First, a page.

Peacock’s ‘Praise This!’ Raises a Joyful Noise (While Also Getting Down)

Peacock’s ‘Praise This!’ Raises a Joyful Noise (While Also Getting Down) April 10, 2023

A young girl sings in front of other performers
Chloe Bailey (center) in ‘Praise This!’/Peacock

Praise This! is all about singing for Jesus, but there’s a little Saturday night in its Sunday morning.

What’s Praise This! About?

Streaming on Peacock, the musical comedy/drama stars Chloe Bailey as Sam, an aspiring — and increasingly wayward — Los Angeles singer left by her widowed, worried father with her psychologist uncle in Atlanta.

There, she’s roped into joining the praise team at her cousin’s storefront (OK, former warehouse) church.

Now, a praise team is not a team of preachers. It’s a team of singers and dancers (and we aren’t talking about square dancing, here. More on that in a bit.).

Big losers in the previous year’s praise-team competition (such things apparently exist), the young members of the Oil Factory (named after their church) are back for more. But when Sam reluctantly joins these underdogs — and especially once she gets the Holy Spirit — they become contenders.

Praise This! is like a contemporary blend of Pitch Perfect, Bring It On and Sister Act II.

The film also stars comedian Druski (House Party, The Crew League), Grammy-nominated Atlanta-based hip-hop sensation Quavo (The Crew League), Grammy-nominee Tristan Mack Wilds (The Wire, 90210), Birgundi Baker (The Chi, Black Lightning), Loren Lott (Tag, The Young and the Restless), Kiara Iman (Resentment), newcomer Ilario Grant, Crystal Hayslett (Sistas, Zatima), Cocoa Brown (9-1-1, Ted 2), Vanessa Fraction (Barbershop 2: Back in Business, Mann and Wife) and Grammy-nominated gospel stars Jekalyn Carr and Koryn Hawthorne.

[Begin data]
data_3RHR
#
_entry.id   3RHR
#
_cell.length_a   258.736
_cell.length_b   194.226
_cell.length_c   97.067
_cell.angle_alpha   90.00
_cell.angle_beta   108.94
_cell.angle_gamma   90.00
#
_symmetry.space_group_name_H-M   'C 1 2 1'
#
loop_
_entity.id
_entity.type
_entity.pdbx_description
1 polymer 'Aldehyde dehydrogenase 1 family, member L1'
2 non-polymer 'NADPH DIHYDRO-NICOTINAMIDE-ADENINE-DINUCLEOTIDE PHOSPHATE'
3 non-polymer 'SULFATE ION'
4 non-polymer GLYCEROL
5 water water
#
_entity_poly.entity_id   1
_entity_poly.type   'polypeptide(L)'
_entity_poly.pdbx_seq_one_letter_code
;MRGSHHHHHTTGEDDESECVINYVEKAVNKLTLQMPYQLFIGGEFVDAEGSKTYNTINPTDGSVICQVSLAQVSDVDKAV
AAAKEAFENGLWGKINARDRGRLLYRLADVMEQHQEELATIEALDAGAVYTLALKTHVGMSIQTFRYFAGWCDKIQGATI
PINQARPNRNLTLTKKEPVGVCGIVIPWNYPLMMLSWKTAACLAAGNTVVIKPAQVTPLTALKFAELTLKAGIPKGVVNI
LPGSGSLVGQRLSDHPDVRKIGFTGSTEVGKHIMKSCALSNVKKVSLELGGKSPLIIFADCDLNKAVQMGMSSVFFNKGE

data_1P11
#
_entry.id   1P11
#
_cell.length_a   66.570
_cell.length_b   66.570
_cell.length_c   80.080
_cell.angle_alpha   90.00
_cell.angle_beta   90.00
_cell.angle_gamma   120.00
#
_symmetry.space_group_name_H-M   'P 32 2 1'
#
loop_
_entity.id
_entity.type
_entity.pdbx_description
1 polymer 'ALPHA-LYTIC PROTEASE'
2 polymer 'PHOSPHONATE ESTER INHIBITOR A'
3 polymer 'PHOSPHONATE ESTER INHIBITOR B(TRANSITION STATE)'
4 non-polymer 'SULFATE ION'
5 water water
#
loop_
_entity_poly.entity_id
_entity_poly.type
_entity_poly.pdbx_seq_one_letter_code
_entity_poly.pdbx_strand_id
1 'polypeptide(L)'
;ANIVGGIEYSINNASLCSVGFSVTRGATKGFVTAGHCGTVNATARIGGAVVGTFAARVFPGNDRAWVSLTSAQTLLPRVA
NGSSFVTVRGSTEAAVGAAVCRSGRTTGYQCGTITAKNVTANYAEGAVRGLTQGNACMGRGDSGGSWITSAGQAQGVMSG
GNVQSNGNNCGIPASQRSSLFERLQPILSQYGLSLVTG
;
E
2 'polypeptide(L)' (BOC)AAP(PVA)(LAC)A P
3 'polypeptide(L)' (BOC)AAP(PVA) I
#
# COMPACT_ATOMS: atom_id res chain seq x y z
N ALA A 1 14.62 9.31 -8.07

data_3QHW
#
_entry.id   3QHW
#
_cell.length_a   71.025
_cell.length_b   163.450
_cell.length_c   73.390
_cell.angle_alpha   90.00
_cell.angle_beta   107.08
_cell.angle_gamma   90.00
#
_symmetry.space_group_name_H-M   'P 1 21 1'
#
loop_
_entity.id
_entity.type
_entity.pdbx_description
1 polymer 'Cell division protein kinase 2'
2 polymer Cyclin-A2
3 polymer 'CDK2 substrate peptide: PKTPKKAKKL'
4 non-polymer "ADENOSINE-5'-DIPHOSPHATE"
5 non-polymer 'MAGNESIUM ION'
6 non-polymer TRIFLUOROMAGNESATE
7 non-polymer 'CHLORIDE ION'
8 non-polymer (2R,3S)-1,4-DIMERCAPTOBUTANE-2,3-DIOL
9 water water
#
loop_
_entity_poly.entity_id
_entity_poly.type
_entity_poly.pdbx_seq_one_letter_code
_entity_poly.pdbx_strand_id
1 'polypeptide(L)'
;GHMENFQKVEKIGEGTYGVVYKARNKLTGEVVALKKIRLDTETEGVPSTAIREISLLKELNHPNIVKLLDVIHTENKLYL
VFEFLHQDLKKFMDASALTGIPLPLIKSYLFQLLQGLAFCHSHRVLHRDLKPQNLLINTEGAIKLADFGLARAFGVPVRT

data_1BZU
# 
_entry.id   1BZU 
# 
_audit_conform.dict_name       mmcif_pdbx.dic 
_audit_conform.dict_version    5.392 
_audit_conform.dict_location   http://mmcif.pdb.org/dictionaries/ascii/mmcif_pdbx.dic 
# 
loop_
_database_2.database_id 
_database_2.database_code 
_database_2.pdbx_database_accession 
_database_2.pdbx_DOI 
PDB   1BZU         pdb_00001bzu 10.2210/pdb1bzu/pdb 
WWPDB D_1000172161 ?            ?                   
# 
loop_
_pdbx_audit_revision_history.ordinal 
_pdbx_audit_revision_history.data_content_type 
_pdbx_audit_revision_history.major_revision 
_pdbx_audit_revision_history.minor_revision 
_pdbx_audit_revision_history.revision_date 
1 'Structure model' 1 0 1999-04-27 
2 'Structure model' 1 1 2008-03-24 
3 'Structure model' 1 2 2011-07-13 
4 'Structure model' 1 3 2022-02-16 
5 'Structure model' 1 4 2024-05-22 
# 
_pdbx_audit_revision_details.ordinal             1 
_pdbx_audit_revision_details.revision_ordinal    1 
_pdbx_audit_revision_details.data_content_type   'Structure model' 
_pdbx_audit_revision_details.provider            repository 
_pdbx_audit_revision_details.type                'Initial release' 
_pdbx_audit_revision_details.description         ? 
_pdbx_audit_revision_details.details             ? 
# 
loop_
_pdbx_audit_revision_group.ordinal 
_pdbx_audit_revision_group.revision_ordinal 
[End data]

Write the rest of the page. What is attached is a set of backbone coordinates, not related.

Tina Gordon directs from a screenplay by herself, along with Brandon Broussard & Hudson Obayuwana & Jana Savage (the trio collectively known as Murder Ink). Praise This! comes from Will Packer Productions, under its first-look deal with Universal, and is a Peacock Original.

Take a look:

There’s More Than One Kind of Jesus Music

Back in 2021, I wrote about a film called The Jesus Music, a documentary focusing on Christian Contemporary Music (CCM), a genre about which I confessed to knowing very little.

As an Irish Catholic from the Adirondack foothills, living in Los Angeles, I know even less about Atlanta, praise teams and Christian hip-hop music.

But, while The Jesus Music didn’t leave me wanting to know more about CCM, Praise This! was actually fun, and much of the music is rather good.

Bailey (sister of Halle Bailey, who’s in Disney’s new live-action The Little Mermaid) is an amazing singer, as are several in the cast.

Although Sam is not a “church girl,” she has the rhyming ability to imbue any song, even a risqué one, with a Gospel message. While I wasn’t particularly familiar with the previous versions of some of the songs she does this to, true fans will get a kick out of her reframing of the lyrics.

Take a listen:

About That Saturday Night …

But, and this may be an issue for parents, while the praise teams sing about God, many of them are also out there shaking what God gave them.

Some of the costumes (especially certain tops Bailey wears) are a wee bit skimpy. And there is scattered salty language (not including the f-word, though).

There’s no sex (although Sam’s uncle and his wife are charmingly frisky with each other), and only a bit of drinking. While weed is discussed, there’s no drug use shown.